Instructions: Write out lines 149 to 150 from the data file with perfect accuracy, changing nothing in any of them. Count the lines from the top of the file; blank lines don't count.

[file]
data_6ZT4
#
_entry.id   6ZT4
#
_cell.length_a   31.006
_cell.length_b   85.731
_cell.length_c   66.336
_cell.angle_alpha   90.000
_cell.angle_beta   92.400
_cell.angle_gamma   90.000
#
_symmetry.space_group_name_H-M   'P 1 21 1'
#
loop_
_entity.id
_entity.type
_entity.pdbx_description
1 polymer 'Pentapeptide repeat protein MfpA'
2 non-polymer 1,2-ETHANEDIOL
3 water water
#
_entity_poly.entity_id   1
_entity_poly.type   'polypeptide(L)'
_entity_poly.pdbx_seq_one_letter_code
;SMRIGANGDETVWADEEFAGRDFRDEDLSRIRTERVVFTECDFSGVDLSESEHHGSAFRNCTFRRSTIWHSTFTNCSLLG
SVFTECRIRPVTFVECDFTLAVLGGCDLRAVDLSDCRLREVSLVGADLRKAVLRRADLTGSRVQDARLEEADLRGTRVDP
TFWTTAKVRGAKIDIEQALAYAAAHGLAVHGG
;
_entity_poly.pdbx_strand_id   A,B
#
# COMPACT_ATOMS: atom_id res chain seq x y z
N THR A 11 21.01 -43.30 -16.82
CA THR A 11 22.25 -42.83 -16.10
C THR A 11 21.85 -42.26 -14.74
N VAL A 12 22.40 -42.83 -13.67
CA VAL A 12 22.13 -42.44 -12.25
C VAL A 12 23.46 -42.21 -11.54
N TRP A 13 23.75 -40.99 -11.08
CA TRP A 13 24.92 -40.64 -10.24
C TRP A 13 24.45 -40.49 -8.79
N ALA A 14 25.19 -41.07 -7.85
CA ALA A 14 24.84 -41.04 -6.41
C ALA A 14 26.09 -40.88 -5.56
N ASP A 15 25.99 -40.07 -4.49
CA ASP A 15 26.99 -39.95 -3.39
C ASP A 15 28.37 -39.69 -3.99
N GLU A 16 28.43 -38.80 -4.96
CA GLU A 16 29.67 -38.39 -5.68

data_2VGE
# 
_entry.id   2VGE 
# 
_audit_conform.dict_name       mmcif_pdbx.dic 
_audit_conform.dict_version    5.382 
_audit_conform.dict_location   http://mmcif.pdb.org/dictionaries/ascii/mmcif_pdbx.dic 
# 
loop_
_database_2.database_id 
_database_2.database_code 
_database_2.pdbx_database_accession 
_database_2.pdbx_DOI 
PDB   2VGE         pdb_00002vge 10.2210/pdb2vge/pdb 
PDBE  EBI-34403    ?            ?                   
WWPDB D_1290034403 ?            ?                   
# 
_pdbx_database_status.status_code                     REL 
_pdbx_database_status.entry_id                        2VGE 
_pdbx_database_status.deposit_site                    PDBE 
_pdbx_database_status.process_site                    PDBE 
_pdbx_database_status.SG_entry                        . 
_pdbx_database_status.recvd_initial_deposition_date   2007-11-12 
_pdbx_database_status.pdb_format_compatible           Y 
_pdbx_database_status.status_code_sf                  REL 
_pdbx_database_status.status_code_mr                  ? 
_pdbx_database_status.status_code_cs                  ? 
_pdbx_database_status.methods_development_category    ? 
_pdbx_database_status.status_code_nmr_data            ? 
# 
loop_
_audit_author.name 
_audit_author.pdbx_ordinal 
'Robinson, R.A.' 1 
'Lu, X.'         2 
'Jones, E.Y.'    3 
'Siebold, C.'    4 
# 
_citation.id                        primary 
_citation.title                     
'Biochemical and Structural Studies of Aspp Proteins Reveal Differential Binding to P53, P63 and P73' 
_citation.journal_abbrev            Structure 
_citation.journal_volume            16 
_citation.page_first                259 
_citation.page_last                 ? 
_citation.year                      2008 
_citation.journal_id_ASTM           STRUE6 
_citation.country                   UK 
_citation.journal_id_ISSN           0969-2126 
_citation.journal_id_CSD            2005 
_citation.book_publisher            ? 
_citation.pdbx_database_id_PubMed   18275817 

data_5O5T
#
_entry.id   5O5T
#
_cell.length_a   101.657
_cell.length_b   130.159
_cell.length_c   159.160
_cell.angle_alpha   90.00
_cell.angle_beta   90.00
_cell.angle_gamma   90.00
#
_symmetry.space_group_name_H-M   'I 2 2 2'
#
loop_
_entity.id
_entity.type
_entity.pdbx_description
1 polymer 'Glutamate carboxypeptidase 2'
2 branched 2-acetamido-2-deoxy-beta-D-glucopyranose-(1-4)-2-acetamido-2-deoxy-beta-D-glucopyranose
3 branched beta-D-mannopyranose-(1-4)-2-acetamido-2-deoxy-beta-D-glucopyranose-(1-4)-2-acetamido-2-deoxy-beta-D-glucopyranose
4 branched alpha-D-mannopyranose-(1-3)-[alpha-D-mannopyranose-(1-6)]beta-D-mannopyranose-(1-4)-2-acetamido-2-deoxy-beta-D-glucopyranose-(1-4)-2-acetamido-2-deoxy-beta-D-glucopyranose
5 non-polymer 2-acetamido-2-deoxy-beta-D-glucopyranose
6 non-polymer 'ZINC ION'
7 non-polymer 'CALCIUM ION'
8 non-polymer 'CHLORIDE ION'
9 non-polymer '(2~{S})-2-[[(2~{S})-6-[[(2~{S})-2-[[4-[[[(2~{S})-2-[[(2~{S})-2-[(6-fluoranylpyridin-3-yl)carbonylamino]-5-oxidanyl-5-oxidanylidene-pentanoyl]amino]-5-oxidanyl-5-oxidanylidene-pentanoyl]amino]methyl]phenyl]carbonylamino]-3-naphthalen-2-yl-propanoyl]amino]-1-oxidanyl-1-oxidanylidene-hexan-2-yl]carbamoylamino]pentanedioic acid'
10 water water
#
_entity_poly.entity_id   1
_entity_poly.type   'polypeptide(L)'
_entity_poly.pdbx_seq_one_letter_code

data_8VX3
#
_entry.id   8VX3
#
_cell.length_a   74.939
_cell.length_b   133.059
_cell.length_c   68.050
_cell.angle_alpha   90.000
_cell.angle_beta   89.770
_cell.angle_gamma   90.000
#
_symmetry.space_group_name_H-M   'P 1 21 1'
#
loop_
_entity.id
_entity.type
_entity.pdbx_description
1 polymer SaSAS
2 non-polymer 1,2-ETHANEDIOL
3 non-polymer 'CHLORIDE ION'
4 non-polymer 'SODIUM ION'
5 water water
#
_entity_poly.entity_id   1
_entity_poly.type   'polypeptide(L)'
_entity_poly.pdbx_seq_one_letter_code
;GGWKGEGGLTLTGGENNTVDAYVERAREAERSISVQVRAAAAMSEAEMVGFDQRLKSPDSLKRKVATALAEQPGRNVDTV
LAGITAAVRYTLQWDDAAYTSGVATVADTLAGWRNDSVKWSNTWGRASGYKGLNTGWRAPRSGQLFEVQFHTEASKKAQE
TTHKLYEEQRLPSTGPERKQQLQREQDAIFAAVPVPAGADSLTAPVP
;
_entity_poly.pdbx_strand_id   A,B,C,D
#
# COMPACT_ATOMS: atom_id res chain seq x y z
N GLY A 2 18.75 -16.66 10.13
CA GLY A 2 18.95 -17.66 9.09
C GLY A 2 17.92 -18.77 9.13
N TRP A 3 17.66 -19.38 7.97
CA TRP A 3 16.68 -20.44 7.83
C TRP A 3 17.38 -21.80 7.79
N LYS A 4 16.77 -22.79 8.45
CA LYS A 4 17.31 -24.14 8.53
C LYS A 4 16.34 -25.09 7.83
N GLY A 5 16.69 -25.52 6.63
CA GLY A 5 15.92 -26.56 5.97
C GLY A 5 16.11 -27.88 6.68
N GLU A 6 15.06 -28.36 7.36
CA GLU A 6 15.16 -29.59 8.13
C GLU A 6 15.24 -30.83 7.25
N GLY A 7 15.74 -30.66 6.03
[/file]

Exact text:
1 polymer SaSAS
2 non-polymer 1,2-ETHANEDIOL